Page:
The ExpressCard add-in standard for notebooks is to be updated to bring on board compatibility with USB 3.0, the PCMCIA organisation announced at CeBIT this week.
ExpressCard 2.0 will double the data transfer rate between card and host to 5Gb/s - just above USB 3.0's target data speed, 4.7Gb/s. ExpressCard 2.0 will support USB 3.0 - aka SuperSpeed USB - allowing card makers to utilise the bus technology in, for instance, memory card readers so that inserted sticks appear as Mass Storage devices.
Register Hardware has all the details on USB 3.0 and its new interconnects here.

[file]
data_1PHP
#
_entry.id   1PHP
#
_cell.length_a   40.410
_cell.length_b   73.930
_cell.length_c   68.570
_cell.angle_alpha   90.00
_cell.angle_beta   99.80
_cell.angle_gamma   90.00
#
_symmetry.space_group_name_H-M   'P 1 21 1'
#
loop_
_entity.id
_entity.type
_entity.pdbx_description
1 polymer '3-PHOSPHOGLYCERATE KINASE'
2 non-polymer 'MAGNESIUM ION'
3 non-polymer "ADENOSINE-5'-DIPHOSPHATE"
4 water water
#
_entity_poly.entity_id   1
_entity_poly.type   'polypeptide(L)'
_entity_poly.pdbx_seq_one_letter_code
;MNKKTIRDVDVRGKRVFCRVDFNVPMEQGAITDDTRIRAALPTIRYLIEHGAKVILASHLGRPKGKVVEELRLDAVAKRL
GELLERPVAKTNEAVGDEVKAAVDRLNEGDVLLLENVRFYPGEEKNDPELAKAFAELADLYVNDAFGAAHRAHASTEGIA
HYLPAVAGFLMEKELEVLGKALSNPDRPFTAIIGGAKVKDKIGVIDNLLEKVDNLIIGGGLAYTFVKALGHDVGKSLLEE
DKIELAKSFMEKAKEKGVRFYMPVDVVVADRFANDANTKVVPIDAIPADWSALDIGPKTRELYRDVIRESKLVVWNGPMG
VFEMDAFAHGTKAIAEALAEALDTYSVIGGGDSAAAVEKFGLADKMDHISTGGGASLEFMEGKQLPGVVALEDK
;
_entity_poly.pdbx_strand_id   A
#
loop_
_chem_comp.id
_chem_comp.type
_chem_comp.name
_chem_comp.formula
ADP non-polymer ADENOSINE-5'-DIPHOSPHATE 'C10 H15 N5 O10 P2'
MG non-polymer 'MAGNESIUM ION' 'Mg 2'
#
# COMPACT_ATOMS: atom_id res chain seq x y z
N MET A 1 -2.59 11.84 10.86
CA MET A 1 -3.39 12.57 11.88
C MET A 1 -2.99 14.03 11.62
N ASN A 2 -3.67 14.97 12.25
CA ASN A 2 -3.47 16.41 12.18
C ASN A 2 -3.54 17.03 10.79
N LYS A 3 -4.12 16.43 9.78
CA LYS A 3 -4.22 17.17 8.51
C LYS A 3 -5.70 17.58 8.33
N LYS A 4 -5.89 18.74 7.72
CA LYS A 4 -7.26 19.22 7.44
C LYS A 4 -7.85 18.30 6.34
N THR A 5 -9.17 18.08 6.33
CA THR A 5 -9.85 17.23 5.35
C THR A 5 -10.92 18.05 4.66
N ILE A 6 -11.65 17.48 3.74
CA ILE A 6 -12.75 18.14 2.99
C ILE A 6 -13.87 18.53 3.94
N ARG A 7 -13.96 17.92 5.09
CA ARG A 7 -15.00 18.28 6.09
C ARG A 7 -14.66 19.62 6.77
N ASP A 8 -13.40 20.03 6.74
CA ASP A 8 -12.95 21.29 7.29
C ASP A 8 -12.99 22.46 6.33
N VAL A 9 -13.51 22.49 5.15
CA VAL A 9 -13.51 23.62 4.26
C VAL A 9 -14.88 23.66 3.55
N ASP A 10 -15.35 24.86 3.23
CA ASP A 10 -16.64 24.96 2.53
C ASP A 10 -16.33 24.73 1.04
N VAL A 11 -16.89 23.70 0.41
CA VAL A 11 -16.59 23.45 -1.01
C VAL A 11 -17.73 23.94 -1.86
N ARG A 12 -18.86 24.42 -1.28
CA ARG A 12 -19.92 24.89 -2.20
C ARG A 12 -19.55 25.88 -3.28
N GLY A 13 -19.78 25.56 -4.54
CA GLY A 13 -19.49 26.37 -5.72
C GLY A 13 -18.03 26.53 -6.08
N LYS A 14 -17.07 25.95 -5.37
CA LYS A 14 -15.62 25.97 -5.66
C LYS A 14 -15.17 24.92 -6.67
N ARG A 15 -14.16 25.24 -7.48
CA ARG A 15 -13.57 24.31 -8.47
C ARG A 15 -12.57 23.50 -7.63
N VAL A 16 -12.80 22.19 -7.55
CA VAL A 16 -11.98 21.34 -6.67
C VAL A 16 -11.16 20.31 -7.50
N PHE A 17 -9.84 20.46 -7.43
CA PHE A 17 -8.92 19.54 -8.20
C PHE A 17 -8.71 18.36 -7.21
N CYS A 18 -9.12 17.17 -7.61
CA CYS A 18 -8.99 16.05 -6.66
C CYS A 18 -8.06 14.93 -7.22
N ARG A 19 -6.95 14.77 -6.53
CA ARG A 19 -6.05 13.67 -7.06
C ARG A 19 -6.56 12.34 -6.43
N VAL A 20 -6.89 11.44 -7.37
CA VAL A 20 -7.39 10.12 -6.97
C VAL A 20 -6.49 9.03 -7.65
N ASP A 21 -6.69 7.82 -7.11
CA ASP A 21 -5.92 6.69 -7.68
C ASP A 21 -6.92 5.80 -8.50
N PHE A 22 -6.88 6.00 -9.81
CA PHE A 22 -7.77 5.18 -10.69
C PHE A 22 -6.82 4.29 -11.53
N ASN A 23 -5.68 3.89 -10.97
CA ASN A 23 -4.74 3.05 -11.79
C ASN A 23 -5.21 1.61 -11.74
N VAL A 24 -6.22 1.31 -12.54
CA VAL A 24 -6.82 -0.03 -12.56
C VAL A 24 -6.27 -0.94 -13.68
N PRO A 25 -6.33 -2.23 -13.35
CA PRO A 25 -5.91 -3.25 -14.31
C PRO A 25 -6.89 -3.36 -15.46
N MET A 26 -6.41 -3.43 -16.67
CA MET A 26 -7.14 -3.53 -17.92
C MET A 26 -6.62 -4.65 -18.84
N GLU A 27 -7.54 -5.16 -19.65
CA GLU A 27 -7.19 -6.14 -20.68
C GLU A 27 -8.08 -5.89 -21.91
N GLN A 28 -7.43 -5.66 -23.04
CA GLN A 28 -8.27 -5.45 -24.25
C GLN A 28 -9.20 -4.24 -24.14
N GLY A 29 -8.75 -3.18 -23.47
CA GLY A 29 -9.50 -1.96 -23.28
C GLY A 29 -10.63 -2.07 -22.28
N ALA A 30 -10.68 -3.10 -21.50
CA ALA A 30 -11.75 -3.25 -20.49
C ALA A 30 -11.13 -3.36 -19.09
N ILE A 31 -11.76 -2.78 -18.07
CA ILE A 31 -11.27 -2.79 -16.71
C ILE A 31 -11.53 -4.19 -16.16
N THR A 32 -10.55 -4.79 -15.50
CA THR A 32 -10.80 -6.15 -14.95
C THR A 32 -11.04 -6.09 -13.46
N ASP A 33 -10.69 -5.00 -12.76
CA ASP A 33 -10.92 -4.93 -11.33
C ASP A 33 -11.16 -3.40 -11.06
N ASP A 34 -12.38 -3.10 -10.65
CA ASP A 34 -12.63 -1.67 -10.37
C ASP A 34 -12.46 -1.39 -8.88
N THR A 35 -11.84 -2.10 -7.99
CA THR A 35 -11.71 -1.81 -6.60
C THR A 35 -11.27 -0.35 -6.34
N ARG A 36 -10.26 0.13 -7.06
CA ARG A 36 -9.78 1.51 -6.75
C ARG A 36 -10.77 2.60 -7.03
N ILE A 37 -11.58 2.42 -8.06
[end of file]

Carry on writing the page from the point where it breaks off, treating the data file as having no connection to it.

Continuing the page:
The new ExpressCard version will also bring the standard, currently at release 1.2, into line with the PCI Express (PCIe) 2.0 specification now appearing on motherboards and add-ins like graphics cards.
Compatibility with older ExpressCard 1 products will be maintained, the PCMCIA promised.
The organisation said ExpressCard slots can now be found on around 95 per cent of all new laptops. True, but many of them will go unused. Time was when the old PCMCIA slot - later renamed PC Card - was the way laptops got modem, Ethernet and, later, wireless links to the outside world. These days, all that comes built in, making ExpressCard a for more niche technology than its predecessor.
It's not clear when the PCMCIA expects to have the ExpressCard 2.0 spec done and dusted. Presumably, it's waiting on completion of USB 3.0. SuperSpeed is expected to be completed by the end of June 2008.